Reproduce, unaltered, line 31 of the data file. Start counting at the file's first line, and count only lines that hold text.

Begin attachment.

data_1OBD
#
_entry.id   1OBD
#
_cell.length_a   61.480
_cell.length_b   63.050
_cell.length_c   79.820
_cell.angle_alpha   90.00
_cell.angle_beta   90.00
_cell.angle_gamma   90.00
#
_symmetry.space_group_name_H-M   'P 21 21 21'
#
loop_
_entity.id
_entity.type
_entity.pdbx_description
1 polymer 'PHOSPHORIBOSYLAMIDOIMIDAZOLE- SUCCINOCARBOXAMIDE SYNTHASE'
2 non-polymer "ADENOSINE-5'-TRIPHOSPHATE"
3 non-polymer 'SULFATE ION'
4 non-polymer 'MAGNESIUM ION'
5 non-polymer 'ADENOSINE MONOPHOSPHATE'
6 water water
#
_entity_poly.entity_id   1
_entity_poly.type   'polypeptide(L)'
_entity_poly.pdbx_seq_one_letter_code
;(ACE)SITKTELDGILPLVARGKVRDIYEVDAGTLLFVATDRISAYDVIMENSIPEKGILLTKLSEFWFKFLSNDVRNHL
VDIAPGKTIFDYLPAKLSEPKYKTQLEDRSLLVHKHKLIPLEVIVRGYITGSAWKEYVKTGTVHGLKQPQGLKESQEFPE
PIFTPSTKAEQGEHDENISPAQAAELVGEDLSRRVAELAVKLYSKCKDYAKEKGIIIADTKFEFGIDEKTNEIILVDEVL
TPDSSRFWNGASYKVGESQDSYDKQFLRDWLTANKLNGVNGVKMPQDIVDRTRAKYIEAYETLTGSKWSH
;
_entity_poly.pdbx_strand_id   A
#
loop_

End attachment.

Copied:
TPDSSRFWNGASYKVGESQDSYDKQFLRDWLTANKLNGVNGVKMPQDIVDRTRAKYIEAYETLTGSKWSH